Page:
List of stories we’ve adapted

Hardcover Theater specializes in creating shows based on literature. But our specialty within that specialty is ghost and horror stories from the Victorian and Edwardian periods.

Below is a list of the classic ghost and horror stories that we’ve turned into theater. To the best of our knowledge, none of these stories except “The Canterville Ghost” has ever before been adapted for the stage. Most of them are funny – some of them very much so!

If you would like to lease one or more of our scripts for a production, please e-mail us at hardcovertheater.org, using the prefix info. Rates are very reasonable (i.e., low); we want to keep these great stories alive by bringing them to contemporary audiences. Each of them runs 15-25 minutes.

—————————————————————————

“The Hauntings at Grantley Grange”
based on “The Ghosts at Grantley” (1875) by Leonard Kip
Victorian screwball comedy (squabbling lovers). Extremely witty.

“The Broken-Hearted Ghost”*
based on “Teddy Biffles’s Story – Johnson and Emily; or, the Faithful Ghost,” from the
omnibus tale, “Told After Supper” (1891) by Jerome K. Jerome
Much expanded-upon from the original. The moaning ghost brings down the house.

“The Water Ghost of Harrowby Hall”
based on the 1894 story by John Kendrick Bangs
One of the all-time classics.

“The Inexperienced Ghost”
based on the 1902 story by H.G. Wells
Witty, tightly structured, formally perfect.

“Mr Tilly’s Séance”
based on the 1922 story by E.F. Benson
Charming, character-based.

“The Black Poodle”
based on the 1884 story by F. Anstey (Thomas Anstey Guthrie)
Not really a ghost story, but we turned it into one. It’s a hoot.

“Teig O’Kane and the Corpse”
based on the Irish folktale collected by, inter alia, W.B. Yeats
Gruesome and utterly hilarious.

“The Beast with Five Fingers”
based on the 1919 story by W.F. Harvey
How do you present a severed hand onstage? We found a simple way, and it works extremely well.

“Lukundoo”
based on the 1907 story by Edward Lucas White
With a fairly simple special effect, it’s creepy as hell.

“The Dunwich Horror”
based on the 1928 story by H.P. Lovecraft
People keep trying to adapt Lovecraft for the stage and the screen, and they keep failing because, with very rare exceptions, Lovecraft’s stories are not in the least dramatic. This story is one of those very rare exceptions.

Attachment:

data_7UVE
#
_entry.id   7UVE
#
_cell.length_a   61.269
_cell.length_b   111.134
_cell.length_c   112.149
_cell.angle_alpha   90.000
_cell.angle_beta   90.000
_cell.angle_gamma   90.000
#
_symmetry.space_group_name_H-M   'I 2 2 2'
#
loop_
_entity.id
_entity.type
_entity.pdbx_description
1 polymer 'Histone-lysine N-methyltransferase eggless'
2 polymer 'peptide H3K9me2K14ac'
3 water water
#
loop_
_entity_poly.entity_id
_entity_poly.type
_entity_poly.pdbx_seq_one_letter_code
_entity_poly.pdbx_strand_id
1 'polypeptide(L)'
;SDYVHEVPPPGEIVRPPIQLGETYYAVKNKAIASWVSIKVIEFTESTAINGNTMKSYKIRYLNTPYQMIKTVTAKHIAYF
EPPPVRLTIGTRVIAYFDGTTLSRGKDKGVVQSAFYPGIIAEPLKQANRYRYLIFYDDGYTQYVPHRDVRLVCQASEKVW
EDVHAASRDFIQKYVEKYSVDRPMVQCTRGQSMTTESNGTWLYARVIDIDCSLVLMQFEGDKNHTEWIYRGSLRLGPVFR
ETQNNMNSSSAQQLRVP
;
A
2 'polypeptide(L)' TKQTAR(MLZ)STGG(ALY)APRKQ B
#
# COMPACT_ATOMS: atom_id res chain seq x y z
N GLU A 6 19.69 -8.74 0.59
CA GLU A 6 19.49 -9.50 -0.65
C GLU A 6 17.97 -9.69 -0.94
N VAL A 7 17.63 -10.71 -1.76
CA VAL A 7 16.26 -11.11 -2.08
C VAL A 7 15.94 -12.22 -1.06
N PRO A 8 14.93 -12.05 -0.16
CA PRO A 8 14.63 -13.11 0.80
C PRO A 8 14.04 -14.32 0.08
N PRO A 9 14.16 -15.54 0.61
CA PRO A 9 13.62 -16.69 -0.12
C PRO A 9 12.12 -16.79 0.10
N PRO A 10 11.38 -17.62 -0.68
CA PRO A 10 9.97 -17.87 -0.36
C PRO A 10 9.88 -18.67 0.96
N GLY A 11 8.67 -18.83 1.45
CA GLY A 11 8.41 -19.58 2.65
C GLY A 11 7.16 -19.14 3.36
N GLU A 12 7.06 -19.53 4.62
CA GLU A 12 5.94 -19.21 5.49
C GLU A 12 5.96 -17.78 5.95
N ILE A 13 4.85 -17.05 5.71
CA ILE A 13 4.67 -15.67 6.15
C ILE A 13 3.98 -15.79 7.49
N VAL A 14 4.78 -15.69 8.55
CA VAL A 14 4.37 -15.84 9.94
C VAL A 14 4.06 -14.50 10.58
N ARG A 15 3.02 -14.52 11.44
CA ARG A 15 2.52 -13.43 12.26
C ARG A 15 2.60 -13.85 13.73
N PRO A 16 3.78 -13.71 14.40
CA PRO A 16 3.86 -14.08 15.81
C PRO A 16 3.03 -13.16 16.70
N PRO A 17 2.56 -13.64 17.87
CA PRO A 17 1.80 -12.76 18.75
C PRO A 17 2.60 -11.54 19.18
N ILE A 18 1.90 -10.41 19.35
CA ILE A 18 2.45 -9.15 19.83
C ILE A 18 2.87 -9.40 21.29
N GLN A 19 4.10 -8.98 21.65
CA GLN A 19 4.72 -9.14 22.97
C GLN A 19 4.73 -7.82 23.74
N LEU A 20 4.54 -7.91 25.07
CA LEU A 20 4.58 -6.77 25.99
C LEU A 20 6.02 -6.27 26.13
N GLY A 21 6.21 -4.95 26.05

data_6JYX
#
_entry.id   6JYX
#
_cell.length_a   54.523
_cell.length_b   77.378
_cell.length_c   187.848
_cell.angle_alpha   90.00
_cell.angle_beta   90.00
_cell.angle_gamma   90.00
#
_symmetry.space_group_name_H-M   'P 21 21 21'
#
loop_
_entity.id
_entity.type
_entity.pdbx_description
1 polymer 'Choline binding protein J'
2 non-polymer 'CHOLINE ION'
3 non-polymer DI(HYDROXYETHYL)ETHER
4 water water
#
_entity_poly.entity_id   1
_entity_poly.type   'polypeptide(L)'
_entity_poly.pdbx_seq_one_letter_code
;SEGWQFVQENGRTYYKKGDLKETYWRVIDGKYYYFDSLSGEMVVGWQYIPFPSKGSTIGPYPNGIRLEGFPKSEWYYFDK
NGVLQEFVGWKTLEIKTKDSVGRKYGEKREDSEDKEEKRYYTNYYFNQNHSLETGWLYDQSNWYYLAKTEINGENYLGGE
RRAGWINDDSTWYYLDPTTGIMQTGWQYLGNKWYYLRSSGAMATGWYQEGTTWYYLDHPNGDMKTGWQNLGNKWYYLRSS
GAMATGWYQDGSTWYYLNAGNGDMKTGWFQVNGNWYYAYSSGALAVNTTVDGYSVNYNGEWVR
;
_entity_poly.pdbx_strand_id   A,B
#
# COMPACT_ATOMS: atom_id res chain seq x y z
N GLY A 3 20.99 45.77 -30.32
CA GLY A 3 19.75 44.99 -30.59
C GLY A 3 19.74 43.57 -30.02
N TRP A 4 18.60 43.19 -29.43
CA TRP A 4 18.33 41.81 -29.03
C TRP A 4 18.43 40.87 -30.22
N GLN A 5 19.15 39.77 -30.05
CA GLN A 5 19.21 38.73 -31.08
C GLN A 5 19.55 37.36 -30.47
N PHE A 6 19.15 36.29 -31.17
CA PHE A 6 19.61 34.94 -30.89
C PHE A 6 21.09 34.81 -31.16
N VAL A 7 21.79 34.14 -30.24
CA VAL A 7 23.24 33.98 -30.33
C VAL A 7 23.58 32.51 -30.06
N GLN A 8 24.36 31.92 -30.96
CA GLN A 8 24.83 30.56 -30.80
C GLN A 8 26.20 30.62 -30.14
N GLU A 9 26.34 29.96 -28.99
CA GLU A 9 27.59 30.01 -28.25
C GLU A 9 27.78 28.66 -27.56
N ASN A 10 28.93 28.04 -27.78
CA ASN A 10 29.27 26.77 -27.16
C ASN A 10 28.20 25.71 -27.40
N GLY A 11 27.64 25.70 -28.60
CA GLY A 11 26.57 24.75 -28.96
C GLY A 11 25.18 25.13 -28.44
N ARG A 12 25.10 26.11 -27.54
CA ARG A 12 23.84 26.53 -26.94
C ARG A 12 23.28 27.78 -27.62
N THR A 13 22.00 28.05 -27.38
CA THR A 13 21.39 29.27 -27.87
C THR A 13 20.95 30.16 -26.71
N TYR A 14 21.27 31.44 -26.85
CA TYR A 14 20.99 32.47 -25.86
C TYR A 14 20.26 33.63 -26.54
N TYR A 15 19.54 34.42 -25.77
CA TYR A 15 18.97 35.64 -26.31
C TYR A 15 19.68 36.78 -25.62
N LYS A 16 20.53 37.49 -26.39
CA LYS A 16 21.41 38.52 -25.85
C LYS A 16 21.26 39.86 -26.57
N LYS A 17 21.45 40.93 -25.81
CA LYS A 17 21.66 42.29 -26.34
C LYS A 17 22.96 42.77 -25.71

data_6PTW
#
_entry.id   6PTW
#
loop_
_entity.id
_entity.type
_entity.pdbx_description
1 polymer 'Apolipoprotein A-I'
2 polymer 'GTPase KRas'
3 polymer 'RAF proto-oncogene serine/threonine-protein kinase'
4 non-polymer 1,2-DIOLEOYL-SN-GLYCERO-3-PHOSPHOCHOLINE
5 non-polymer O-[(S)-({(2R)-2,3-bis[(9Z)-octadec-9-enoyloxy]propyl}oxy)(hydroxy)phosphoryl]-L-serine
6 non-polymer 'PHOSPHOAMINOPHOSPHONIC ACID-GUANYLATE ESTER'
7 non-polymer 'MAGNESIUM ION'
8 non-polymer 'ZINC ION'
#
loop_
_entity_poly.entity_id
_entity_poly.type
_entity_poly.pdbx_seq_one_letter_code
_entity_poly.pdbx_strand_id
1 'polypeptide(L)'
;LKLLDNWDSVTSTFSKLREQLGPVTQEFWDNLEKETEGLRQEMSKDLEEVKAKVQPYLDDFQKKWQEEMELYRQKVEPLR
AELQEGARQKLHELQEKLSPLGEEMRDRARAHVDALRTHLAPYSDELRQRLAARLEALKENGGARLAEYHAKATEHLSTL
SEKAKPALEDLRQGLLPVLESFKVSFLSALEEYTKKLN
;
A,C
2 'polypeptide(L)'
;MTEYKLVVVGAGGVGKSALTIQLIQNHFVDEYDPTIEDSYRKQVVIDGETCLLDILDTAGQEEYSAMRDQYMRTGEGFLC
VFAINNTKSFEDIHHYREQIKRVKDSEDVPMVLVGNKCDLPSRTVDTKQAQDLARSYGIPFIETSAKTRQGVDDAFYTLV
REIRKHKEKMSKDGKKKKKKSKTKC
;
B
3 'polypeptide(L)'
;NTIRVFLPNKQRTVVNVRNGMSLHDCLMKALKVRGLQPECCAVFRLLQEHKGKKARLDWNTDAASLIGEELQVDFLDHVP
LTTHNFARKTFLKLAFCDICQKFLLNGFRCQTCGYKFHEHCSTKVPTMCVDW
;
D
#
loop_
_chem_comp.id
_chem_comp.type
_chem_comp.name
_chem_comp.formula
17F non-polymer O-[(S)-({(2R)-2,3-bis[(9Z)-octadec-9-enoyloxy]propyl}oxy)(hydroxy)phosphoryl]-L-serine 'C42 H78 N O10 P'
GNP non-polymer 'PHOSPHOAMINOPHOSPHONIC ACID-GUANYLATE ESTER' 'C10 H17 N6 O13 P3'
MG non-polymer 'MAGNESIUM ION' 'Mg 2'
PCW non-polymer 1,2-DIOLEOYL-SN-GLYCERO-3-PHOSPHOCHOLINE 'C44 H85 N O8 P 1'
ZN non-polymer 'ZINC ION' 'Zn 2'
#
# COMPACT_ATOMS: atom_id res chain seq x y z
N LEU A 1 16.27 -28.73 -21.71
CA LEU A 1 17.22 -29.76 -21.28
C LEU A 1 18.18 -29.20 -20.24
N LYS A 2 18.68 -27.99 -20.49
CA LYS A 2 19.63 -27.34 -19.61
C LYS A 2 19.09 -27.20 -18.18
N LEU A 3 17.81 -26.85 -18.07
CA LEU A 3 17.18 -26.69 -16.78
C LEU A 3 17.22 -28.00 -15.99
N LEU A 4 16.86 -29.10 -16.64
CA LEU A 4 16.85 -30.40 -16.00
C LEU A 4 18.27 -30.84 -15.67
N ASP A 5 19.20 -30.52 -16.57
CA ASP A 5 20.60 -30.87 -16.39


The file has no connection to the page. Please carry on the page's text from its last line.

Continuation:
“The Canterville Ghost”
based on the 1887 story by Oscar Wilde
OK, so this one has been adapted before, lots of times. But never so quickly and elegantly!

“How Fear Departed from the Long Gallery”
based on the 1911 story by E.F. Benson
Benson was one of the greatest writers of ghost stories, and this was his favorite story of his own work. It is also the all-time favorite ghost story of Hardcover’s artistic director, Steve Schroer.

“The Authentic Narrative of the Ghost of a Hand”
based on Chapter 12 of The House by the Churchyard (1863) by J. S. LeFanu
Like “The Beast with Five Fingers” but played straight. Chilling.

“Thurnley Abbey”
based on the 1908 story by Perceval Landon
One of the most brutally violent ghost stories ever written.

“The Upper Berth”
based on the 1886 story by F. Marion Crawford
Another classic, very grim.

“The Cold Embrace”
based on the 1860 story by Mary Elizabeth Braddon
Melodramatic tale of love betrayed.

“The Story of the Bagman’s Uncle”
based on Chapter LVIX of The Pickwick Papers (1836) by Charles Dickens
One of Dickens’ many Christmas ghost stories. Swashbuckling action!

“The Curse of the Red Chamber”
based on “The Curse of the Catafalques” (1882) by F. Anstey (Thomas Anstey Guthrie)
A fortune hunter gets more than he bargained for. The original story fizzles out; we invented a dynamite ending!